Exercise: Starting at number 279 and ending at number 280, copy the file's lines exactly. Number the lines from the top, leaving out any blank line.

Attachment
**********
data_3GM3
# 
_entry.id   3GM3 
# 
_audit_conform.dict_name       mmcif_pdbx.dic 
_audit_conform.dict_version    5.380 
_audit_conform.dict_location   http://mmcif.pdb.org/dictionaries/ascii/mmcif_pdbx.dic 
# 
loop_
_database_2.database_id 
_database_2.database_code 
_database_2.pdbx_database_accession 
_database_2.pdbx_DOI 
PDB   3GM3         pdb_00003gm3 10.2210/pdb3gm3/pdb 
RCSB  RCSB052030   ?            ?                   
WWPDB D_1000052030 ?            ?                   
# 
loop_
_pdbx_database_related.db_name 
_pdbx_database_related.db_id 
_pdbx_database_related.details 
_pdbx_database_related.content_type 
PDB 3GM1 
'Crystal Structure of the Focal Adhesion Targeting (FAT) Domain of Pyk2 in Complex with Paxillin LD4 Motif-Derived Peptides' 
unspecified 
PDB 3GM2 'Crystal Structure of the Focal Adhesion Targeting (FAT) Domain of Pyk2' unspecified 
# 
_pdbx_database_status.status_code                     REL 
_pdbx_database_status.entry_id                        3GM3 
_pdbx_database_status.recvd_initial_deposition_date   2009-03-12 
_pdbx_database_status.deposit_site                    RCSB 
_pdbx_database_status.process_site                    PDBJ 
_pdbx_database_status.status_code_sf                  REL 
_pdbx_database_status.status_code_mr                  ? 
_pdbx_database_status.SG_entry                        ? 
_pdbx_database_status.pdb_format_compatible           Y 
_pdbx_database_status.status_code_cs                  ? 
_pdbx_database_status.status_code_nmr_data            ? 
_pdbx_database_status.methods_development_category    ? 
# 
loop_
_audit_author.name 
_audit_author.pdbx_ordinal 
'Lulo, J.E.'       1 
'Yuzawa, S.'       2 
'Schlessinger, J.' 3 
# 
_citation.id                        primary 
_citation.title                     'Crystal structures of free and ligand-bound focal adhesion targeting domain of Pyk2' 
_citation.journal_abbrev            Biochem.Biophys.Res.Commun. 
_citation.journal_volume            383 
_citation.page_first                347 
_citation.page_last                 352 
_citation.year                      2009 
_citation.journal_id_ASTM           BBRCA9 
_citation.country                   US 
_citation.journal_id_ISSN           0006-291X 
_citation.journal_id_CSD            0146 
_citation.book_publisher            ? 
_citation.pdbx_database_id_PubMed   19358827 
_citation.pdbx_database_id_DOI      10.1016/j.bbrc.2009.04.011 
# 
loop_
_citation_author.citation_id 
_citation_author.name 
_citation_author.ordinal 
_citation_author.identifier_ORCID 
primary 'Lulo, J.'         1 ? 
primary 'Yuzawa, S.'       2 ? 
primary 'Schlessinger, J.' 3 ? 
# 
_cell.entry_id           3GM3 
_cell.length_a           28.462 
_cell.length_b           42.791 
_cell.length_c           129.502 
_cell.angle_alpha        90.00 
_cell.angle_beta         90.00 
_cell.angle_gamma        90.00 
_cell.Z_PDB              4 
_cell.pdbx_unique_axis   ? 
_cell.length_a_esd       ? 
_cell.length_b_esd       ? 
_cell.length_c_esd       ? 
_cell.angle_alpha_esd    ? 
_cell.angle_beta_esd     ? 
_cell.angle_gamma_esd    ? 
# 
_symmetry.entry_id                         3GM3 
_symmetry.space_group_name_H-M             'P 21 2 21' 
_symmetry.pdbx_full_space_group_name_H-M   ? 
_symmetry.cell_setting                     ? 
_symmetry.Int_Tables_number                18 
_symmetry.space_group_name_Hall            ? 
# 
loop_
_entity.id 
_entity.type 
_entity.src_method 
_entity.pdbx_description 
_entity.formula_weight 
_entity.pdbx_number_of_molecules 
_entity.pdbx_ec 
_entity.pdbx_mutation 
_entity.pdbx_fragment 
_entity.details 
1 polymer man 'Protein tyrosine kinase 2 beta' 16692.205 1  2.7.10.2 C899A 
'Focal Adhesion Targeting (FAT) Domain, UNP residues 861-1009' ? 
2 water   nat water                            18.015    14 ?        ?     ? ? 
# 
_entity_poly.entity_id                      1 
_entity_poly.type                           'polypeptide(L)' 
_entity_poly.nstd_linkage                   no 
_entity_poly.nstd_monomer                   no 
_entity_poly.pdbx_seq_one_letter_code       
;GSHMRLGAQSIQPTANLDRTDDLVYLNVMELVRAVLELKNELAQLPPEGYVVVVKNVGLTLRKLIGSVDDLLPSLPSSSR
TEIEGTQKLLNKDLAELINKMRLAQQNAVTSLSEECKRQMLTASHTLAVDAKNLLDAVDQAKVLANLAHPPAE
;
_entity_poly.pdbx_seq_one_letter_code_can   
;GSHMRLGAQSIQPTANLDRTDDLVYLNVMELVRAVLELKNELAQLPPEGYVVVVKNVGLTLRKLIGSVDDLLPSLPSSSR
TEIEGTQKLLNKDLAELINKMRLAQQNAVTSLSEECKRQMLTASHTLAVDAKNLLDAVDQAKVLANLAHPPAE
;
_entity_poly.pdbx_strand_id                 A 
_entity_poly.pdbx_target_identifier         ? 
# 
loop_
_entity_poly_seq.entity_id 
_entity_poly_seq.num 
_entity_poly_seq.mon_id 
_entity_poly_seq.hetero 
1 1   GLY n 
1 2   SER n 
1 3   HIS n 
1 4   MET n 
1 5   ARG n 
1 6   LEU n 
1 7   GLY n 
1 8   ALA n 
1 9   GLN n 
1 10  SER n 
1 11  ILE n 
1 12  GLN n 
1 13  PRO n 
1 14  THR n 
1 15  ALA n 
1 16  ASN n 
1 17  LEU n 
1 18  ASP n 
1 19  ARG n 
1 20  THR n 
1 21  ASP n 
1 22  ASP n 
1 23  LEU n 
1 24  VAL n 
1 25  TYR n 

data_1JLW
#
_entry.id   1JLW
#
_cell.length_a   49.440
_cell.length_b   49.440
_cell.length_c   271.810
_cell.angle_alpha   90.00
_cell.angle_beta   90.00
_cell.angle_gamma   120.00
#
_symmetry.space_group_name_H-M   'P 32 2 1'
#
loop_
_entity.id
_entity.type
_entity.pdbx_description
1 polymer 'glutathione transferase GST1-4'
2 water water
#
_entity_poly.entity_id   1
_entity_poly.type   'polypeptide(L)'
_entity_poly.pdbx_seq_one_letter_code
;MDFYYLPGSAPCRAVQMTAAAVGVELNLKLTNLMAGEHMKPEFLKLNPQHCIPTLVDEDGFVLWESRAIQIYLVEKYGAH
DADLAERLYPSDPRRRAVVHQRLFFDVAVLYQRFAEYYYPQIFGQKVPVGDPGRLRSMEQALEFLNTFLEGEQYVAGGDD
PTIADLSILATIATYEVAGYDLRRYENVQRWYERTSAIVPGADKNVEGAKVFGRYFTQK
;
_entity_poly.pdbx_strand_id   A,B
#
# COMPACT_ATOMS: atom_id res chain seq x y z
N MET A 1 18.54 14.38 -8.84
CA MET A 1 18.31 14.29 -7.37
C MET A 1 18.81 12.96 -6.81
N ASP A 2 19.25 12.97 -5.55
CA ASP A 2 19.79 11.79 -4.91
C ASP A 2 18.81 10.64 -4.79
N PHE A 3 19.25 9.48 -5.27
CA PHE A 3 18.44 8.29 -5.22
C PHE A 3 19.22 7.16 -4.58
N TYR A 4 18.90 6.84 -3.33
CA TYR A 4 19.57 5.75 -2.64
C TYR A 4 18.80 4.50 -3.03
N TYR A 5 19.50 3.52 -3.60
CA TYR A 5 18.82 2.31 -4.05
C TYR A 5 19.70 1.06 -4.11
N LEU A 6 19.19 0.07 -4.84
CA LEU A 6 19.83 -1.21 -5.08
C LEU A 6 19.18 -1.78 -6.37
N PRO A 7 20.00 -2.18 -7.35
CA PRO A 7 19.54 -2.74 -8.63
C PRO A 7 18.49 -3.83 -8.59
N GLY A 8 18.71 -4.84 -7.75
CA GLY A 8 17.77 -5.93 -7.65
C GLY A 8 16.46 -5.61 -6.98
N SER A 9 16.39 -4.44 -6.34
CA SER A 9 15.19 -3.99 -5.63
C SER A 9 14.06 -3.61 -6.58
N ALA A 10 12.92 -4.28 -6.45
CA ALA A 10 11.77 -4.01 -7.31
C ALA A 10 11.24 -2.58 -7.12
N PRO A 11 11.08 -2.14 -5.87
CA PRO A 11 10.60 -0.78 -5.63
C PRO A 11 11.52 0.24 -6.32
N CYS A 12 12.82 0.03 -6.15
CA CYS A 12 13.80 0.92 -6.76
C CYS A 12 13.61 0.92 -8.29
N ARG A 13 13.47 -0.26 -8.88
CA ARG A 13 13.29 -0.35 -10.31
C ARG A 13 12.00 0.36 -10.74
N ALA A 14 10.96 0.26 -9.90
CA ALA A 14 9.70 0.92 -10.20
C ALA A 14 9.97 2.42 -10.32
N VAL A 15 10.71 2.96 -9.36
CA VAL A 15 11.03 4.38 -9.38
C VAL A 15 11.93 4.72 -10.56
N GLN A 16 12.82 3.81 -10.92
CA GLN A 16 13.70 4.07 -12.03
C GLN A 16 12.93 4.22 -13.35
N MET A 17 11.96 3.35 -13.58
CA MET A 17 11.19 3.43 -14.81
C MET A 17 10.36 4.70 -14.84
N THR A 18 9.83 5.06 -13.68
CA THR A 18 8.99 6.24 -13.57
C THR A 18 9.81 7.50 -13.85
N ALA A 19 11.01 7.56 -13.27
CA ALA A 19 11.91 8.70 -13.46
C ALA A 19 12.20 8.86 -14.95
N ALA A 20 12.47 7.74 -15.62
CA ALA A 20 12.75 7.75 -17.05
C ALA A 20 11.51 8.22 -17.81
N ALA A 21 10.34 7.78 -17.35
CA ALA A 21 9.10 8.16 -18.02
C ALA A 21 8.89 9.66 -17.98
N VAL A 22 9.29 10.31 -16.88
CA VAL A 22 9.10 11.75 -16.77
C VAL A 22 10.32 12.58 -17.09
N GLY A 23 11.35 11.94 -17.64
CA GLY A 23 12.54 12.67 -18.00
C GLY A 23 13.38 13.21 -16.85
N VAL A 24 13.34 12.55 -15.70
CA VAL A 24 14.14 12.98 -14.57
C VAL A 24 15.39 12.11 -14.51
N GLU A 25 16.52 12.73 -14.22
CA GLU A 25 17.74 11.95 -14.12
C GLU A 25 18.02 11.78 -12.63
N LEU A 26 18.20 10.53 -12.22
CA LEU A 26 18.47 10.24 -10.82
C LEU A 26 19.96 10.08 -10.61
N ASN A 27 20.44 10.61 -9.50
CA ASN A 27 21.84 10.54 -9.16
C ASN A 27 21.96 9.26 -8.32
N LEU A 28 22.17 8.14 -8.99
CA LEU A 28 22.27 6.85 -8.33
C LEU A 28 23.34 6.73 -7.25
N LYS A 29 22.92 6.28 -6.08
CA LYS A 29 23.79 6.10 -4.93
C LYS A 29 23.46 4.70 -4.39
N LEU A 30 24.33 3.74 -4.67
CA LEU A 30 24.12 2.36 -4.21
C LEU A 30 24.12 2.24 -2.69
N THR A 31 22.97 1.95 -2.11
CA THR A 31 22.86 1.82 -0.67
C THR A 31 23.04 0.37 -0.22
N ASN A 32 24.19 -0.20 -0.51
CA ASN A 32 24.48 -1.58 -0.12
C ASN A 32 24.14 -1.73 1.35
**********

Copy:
CA ASN A 32 24.48 -1.58 -0.12
C ASN A 32 24.14 -1.73 1.35